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SOL VANZI's  TRAVEL & LIFESTYLE PAGE
FEATURING HER 'TIMPLA'T TIKIM' (Manila Bulletin)
(Mini Reads followed by Full Reports below)

SARDINIAN REVOLUTION
[Here’s a peek into what Manila Pavilion’s new executive chef is whipping up for everyone]


Potato gnocchi in cheese sauce A revolution is quietly instituting changes at the venerable hotel that’s been a landmark feature of Manila’s skyline for nearly five decades. Behind the upheaval is a gregarious Sardinian, Giovanni Sias, the Manila Pavilion’s new executive chef. His battleground: the kitchen and dining areas. His aim: a fresh, natural, and organic makeover. BENEVOLENT PIONEER The Manila Pavilion opened in the late 1960s as the Manila Hilton, the oldest and first five-star hotel in the country. Though it has changed names and management over the years, it remains one of the places Manilans love for the memories it brings of good times past. We were part of the hotel’s history, having covered major events held at the hotel, including its opening. A picture of the first GM, Colgate Holmes, will forever be imprinted on my mind as he helped a fireman train a water hose on the source of a ground floor fire shortly after the hotel first opened its doors. Through the years, the hotel became the center of social life, hosting luncheon fashion shows at its top floor, taipans for lunch daily at the fifth floor Chinese restaurant, and the country’s young and restless at its basement disco until the wee hours. READ MORE...

ALSO: Bencab’s Shades of Dorian Gray
[The journey of a Filipino artist]


Being a National Artist has not changed BenCab; he remains shy, humble, and almost apologetic about his success. He retains the aura of the young artist who, preparing for his first exhibit in 1966, worried that his sketches were overpriced at P100 and his paintings way too expensive at P500.
The ‘60s saw a blossoming of the arts, and Malate was the Mecca of bohemianism, with the Los Indios Bravos Coffee Shop as the movement’s altar. Next door to Indios, as we lovingly called the place, was a hole-in-the-wall hangout of artists and photographers—the Indigo Art Gallery, which was challenging the establishment’s steel-and-glass ultra-sleek Luz Gallery. Bencab was Indigo’s resident artist; that simply meant he crashed in the mezzanine on a makeshift bed, surrounded by unfinished canvases, unassembled frames, paints, and clothes hanging from nails hammered into bare wood beams and plywood walls. Sort of like artists’ lofts in New York, minus the space. READ MORE...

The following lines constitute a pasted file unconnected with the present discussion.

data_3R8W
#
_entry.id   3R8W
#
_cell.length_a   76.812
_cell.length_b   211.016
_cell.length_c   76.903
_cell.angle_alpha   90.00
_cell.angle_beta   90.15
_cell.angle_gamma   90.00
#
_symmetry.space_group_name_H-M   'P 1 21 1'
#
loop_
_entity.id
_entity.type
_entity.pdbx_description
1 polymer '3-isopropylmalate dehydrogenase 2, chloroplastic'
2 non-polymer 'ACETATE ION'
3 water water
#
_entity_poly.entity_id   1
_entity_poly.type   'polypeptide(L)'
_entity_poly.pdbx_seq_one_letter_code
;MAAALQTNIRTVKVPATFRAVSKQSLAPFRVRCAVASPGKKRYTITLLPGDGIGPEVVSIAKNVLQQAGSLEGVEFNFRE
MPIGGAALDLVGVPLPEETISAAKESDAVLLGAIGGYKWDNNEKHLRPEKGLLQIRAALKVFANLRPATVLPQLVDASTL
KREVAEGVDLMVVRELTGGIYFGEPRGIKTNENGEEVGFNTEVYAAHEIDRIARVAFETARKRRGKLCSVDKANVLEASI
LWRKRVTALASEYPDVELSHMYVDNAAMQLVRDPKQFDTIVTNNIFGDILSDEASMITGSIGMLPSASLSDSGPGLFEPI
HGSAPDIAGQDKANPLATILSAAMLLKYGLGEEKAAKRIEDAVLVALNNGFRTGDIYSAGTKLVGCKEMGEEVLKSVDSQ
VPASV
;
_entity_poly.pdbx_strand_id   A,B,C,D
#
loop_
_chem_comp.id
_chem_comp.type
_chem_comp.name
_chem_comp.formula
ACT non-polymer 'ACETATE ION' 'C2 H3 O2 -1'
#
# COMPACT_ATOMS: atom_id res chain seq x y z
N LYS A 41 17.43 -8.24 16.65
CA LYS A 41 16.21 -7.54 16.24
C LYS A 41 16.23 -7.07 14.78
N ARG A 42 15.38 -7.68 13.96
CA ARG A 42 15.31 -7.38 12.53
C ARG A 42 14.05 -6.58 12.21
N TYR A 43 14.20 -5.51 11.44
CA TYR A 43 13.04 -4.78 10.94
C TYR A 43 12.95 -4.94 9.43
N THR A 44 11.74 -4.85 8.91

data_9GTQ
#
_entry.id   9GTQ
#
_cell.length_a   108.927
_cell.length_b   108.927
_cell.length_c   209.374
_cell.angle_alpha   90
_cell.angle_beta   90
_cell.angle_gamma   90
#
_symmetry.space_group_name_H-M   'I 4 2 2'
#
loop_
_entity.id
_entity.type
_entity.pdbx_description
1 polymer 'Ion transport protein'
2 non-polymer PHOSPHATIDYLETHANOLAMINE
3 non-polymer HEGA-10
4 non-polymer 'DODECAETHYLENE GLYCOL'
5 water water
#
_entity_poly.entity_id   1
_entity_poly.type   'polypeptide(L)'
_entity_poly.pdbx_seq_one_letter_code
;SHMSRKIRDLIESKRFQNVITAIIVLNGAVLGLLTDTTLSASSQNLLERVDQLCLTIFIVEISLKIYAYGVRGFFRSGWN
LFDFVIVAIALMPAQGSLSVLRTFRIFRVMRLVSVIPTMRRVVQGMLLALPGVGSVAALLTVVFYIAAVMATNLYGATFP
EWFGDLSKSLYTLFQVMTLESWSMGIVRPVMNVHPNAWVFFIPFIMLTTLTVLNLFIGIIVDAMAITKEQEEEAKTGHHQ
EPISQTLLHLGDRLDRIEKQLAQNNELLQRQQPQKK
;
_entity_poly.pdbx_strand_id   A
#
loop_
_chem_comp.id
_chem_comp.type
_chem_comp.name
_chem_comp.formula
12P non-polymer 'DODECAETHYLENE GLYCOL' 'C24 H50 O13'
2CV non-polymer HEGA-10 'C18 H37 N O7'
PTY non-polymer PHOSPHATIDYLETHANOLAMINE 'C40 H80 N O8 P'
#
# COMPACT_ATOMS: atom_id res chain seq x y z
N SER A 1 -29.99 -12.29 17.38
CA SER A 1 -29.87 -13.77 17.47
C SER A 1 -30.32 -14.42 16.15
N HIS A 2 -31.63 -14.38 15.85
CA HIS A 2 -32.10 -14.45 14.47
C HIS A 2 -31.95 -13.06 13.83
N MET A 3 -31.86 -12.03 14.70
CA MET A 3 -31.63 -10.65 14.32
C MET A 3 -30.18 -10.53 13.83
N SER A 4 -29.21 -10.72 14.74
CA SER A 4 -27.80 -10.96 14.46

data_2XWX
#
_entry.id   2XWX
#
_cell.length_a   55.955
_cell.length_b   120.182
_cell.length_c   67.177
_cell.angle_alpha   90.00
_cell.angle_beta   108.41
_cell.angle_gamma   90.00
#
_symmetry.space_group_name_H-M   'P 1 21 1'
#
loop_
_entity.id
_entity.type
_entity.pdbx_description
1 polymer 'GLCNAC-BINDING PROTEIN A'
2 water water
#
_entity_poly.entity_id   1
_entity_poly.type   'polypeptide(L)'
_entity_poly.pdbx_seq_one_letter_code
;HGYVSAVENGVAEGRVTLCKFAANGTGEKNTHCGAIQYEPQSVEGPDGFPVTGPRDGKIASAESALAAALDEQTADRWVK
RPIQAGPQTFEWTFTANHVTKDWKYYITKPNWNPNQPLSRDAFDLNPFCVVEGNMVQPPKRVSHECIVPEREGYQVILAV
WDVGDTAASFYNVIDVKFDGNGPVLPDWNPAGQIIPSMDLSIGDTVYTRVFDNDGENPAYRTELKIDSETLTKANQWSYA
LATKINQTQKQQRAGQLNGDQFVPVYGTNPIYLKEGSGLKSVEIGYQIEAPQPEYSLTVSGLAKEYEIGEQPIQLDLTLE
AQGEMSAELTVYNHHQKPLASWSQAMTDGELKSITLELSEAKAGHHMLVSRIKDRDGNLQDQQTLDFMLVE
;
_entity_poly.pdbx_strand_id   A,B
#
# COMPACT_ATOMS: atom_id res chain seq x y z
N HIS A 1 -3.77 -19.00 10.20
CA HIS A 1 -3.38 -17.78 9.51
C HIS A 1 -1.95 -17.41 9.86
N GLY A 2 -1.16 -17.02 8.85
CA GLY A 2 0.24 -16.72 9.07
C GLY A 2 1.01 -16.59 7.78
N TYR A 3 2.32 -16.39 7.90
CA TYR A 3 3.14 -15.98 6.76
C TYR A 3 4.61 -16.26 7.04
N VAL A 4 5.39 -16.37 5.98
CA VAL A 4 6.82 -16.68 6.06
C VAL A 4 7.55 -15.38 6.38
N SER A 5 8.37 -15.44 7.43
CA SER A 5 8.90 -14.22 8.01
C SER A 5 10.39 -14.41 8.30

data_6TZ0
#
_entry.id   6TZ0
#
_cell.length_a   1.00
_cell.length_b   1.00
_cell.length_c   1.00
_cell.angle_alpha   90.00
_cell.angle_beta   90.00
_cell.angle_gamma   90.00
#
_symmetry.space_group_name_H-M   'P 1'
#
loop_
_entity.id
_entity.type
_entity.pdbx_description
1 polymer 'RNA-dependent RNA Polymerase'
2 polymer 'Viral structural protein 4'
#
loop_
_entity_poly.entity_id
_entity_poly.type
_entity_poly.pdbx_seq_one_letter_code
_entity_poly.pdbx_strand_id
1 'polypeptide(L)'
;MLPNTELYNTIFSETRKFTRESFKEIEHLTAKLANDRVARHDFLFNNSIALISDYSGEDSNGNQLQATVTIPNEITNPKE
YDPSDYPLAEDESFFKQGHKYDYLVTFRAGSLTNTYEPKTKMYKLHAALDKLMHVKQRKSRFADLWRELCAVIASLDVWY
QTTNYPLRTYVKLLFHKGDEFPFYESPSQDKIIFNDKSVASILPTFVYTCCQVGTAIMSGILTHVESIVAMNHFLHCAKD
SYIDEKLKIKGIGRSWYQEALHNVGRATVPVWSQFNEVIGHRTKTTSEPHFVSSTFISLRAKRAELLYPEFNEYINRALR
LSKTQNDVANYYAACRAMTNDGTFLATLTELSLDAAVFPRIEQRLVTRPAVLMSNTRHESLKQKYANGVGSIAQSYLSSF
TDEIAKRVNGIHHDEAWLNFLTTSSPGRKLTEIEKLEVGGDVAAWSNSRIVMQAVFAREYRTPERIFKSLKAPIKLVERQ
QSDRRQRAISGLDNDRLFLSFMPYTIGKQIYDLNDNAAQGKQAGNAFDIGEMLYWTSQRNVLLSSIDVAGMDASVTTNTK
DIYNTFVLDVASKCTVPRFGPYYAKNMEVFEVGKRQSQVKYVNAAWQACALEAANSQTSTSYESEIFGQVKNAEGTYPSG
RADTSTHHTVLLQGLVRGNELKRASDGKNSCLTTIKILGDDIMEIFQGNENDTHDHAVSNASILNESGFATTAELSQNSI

READ FULL MEDIA REPORT HERE:

Sardinian revolution
[Here’s a peek into what Manila Pavilion’s new executive chef is whipping up for everyone]


Sicilian Chef Giovanni Sias

MANILA, OCTOBER 12, 2015 (MANILA BULLETIN) by Sol Vanzi October 8, 2015 - A revolution is quietly instituting changes at the venerable hotel that’s been a landmark feature of Manila’s skyline for nearly five decades. Behind the upheaval is a gregarious Sardinian, Giovanni Sias, the Manila Pavilion’s new executive chef. His battleground: the kitchen and dining areas. His aim: a fresh, natural, and organic makeover.

BENEVOLENT PIONEER

The Manila Pavilion opened in the late 1960s as the Manila Hilton, the oldest and first five-star hotel in the country. Though it has changed names and management over the years, it remains one of the places Manilans love for the memories it brings of good times past.

We were part of the hotel’s history, having covered major events held at the hotel, including its opening. A picture of the first GM, Colgate Holmes, will forever be imprinted on my mind as he helped a fireman train a water hose on the source of a ground floor fire shortly after the hotel first opened its doors.

Through the years, the hotel became the center of social life, hosting luncheon fashion shows at its top floor, taipans for lunch daily at the fifth floor Chinese restaurant, and the country’s young and restless at its basement disco until the wee hours.

READ MORE...

KEEPING THE BEST

For almost 50 years, the hotel’s flaky chicken pie has been unequalled, perhaps the main reason politicians and veteran journalists hang around the Patisserie to shoot the breeze and solve the country’s problems. That chicken pie is one of the few survivors of the Sardinian revolution.

“I will not change everything for the sake of change,” Chef Giovanni explains. “A hotel must keep up with the times and should never be afraid of innovations.”


Grilled striploin


Prosciutto rolls with goat cheese


Prosciutto rolls with goat cheese


Tuna carpuccio


Sauteed red snapper
(Images by NOEL B. PABALATE)

TASTE SYMPHONY

At the launching of the new menu for Seasons, the hotel’s main food outlet, we had a fill of what Chef Giovanni plans for the room service menu, the casino, Boulvar Sports Bar, and the patisserie.